He finished by talking about his new book Dead End in Norvelt, which is based on his childhood home. He spoke a lot about history but about how you experience empathy, the different sides of stories and historical events. He talked about a dead end sign in his town and how you should question why it's a dead end and not just take it for granted.
Phil EarlePhil Earle took the stage next. He had a hard act to follow but rose to the occasion wonderfully with his stories about how when he was young he absolutely didn't want to be a writer or ever read at all. He blamed it a lot on the sorts of books he was given to read in school (which were classics), which he didn't relate too. He spoke a lot of how he wanted to be a footballer.
He started out reading comics and graphics novels, especially Batman and found that it gave him a lot of confidence in reading. He mentioned how upset it makes him when he goes into schools and finds that the children are not allowed to read graphic novels in reading times.
While working at a bookshop, he was transferred to the children's department where he was given books to read such as Skellig (David Almond) , Holes (Louis Sachar) and the Joey Pigza (see above). He felt that these books, especially Joey Pigza gave him "permission to write". They made him feel that he could actually write something good enough to be published.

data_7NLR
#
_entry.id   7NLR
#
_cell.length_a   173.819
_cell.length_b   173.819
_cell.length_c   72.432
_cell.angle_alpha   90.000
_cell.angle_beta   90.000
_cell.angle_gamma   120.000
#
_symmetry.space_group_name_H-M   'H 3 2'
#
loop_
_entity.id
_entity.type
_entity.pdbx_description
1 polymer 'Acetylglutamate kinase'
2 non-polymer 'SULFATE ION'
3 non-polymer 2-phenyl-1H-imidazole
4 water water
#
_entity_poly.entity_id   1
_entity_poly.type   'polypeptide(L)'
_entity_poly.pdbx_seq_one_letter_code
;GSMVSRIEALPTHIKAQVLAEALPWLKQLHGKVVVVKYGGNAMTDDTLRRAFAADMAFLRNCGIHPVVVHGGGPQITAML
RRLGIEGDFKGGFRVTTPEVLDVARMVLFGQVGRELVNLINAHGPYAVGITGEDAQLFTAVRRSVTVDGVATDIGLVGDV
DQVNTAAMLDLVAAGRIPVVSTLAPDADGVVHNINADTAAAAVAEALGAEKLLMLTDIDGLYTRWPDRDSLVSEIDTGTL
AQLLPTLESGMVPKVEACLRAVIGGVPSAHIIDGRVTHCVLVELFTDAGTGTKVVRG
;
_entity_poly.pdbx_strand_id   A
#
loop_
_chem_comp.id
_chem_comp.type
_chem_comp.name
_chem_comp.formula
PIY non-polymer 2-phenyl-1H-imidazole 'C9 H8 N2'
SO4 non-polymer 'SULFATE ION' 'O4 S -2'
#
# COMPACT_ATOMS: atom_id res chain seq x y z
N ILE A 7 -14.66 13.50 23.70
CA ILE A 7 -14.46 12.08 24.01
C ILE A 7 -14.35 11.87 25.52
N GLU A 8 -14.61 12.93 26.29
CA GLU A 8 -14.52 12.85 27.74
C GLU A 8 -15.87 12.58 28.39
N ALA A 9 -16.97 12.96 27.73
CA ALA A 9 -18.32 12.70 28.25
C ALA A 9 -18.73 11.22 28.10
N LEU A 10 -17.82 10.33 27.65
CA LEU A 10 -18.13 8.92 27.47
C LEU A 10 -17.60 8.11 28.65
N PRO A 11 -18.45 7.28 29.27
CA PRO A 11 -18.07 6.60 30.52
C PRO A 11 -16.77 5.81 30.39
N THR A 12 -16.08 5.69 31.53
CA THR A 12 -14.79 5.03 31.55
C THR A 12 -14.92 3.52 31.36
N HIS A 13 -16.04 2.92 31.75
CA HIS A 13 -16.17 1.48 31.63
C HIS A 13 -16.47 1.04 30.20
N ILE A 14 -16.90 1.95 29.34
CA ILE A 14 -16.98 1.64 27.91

"Stories surround us" was one thing that he spoke a lot about. And he talked about various places that stories can come from, such as music, books and newspapers.
He talked a lot about a story he read in the metro that gave him the inspiration for the Superhero book he is writing. The story was about a man called "Parallel Parking Man" who helps people park their cars while dressed in a towel, a hat and swimming goggles (which he dressed his adorable daughter up to look like as a demonstration).